In the OPs case he should have more than enough years post 2016 to get up to full STP with foundation amount based on the old method so it shouldn't be an issue.

    What I really wouldn't want to bet on though is the 35 year requirement staying constnat for the next 33 years or more. Given how many times it has changed recently I would be very surprised if it now remained stable over that timeframe.
  • Triumph13Triumph13 Forumite
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    Having just found this technical note it's pretty clear I was wrong above and years can 'go negative'!
    https://www.gov.uk/government/uploads/system/uploads/attachment_data/file/210299/single-tier-valuation-contracting-out.pdf

    Still shouldn't be an issue for the OP though
  • LintonLinton Forumite
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    SeekTruth wrote: »
    First I should emphasise that I think the OP will probably get a full STP without filling in his NI contribution gap. He should, however, obtain a statement of his Foundation Amount under the Single Tier Pension when that becomes available, presumably in about April 2016.


    That is not my understanding of the available information. As I read the information if you, for example, have 40 years of contributions of which 5 are contracted out then the rebate derived amount for the 5 contracted out years will be deducted from the full STP. So it is quite possible for someone to have less than the STP even with 35 years of contributions that are not contracted out.


    Yes BUT if they were contracted out with a DC pension they would have a similar amount to the rebate, if not more, in an additional private/company DC pension. So the rebate is just deducting money they have already received.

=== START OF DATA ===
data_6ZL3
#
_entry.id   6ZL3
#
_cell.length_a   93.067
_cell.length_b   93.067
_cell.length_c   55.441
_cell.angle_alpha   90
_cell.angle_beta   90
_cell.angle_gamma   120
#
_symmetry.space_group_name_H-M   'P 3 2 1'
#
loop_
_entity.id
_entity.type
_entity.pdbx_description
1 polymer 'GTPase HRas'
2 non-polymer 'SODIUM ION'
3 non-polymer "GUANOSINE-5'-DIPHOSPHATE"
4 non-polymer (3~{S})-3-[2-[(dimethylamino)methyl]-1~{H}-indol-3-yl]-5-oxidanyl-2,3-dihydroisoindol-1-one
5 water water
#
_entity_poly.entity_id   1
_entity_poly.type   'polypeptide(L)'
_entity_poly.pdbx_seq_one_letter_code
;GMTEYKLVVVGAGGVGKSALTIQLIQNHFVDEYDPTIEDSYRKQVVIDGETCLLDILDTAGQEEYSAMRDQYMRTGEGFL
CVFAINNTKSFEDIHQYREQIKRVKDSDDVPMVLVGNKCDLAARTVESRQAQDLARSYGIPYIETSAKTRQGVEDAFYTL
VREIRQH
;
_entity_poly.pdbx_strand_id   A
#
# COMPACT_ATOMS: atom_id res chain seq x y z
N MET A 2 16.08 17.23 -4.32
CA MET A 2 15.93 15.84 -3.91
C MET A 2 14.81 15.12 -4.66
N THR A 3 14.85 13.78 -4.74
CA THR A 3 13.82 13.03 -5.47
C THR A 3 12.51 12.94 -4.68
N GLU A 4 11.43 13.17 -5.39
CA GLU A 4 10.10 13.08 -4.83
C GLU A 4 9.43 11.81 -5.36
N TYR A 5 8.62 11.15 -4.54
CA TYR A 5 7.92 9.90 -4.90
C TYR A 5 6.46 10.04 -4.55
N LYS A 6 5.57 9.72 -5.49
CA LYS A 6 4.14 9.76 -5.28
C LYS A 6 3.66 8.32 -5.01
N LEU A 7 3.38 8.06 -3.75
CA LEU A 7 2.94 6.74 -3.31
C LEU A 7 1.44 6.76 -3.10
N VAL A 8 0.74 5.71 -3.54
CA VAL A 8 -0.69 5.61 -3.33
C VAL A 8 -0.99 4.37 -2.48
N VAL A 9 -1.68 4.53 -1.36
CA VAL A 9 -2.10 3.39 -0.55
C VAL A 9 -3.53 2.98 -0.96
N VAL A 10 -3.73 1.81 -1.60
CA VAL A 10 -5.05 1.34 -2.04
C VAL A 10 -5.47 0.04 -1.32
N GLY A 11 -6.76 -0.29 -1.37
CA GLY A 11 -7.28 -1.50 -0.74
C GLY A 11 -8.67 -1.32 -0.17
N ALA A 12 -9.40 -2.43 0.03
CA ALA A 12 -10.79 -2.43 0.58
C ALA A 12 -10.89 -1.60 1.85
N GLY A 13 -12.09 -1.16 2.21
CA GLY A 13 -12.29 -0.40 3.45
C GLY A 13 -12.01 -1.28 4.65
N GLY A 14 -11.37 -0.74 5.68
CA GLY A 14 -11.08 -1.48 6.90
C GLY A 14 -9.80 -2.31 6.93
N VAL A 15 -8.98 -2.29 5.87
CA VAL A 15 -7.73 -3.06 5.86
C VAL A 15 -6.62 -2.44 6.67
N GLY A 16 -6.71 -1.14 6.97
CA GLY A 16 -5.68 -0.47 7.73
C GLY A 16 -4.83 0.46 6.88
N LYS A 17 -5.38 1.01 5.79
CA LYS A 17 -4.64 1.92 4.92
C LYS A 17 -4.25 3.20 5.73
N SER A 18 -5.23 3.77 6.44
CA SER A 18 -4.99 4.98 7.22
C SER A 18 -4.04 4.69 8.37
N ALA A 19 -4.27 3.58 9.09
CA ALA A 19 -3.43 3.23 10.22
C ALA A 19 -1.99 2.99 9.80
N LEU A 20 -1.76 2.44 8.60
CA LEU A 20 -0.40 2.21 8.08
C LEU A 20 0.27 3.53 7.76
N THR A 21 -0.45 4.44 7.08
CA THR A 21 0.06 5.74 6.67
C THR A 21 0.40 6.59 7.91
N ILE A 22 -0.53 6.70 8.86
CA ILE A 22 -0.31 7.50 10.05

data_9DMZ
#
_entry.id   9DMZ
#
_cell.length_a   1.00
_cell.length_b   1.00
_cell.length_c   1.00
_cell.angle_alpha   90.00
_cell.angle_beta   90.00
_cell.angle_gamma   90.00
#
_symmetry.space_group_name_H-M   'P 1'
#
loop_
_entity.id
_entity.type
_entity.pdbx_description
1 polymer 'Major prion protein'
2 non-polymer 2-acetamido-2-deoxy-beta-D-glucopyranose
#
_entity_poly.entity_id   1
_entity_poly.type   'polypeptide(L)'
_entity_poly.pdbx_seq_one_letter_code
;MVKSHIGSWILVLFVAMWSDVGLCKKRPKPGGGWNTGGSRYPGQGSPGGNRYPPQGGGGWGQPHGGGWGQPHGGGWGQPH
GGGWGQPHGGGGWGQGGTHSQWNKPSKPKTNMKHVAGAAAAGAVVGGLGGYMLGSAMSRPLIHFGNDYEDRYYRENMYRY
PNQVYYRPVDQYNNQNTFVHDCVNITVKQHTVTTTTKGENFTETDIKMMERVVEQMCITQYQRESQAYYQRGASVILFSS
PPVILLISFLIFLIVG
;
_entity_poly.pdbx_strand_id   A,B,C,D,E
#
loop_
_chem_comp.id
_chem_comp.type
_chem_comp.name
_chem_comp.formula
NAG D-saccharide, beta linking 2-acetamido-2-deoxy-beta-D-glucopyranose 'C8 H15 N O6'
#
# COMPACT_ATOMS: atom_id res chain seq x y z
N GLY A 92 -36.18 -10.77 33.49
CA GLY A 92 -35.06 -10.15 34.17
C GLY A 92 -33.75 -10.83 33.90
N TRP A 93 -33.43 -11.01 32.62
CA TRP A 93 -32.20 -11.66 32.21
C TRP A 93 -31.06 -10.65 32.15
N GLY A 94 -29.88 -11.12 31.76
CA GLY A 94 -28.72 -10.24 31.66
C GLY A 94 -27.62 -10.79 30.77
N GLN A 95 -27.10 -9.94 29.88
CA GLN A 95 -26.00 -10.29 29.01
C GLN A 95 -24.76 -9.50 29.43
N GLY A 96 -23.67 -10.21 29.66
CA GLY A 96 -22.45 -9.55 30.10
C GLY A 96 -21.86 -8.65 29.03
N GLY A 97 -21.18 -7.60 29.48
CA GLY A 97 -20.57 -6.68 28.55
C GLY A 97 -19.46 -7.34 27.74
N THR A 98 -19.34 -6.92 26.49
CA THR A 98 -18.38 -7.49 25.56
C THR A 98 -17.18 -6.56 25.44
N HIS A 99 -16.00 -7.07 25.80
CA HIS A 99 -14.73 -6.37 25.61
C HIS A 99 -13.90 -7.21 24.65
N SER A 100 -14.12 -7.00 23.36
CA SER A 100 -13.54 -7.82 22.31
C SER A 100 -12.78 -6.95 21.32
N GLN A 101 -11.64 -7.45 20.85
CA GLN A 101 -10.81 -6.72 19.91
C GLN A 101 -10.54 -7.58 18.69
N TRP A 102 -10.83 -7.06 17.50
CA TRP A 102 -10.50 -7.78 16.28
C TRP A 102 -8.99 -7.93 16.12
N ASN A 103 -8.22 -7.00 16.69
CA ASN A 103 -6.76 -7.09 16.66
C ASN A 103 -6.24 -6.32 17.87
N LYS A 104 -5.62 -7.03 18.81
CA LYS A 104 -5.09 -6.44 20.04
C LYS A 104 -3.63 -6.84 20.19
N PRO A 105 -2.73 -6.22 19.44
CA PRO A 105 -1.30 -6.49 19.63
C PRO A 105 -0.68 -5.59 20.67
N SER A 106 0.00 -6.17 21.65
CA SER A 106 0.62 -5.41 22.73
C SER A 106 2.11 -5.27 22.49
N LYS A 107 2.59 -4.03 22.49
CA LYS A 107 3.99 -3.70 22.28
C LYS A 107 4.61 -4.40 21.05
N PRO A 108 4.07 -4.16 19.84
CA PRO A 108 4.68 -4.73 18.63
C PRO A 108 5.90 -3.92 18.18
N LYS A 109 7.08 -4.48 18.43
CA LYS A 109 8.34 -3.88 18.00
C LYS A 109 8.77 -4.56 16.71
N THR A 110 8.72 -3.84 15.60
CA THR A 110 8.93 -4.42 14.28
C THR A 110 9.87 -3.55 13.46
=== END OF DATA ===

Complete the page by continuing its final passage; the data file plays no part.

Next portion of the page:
The situation for DB pensions is slightly different in that the contracted out amount is regarded to be part of the DB pension, so again the rebate isnt a loss. It merely reflects money which is already accounted for.
  • srcandassrcandas Forumite
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    For the OP it is evident we need a crystal ball. I'm trying to plan just 9 years ahead and it is impossible to have any certainty.

    I guess the obvious advice would be to stash the money for the missing years NI somewhere nice and safe. As retirement gets nearer I'm sure there will be ways to buy back more entitlement if required or if nothing else use the stash to supplement the lesser pension.

    Of course stashes have a habit of disappearing over time but the memories of my recent trip to the Philippines linger on ;)

    ps I remember missing one years NI (1969 possibly) when a betterwear salesman. HM wanted £64 odd and I'd spent it. Borrowed it off my dad and dutifully went to the tax office ready to hand over the readies. The tax man had a thoughtfull look on his face. He said 'to be honest not paying this is very unlikely to impact your pension so shall we just forget it?'. Hope the chap had a long and happy life. Spent the cash on a Lambretta and my dad, as dads do, slowly soaked up the debt :D

    Not all tax men are bad eggs ;)
    I believe past performance is a good guide to future performance :beer: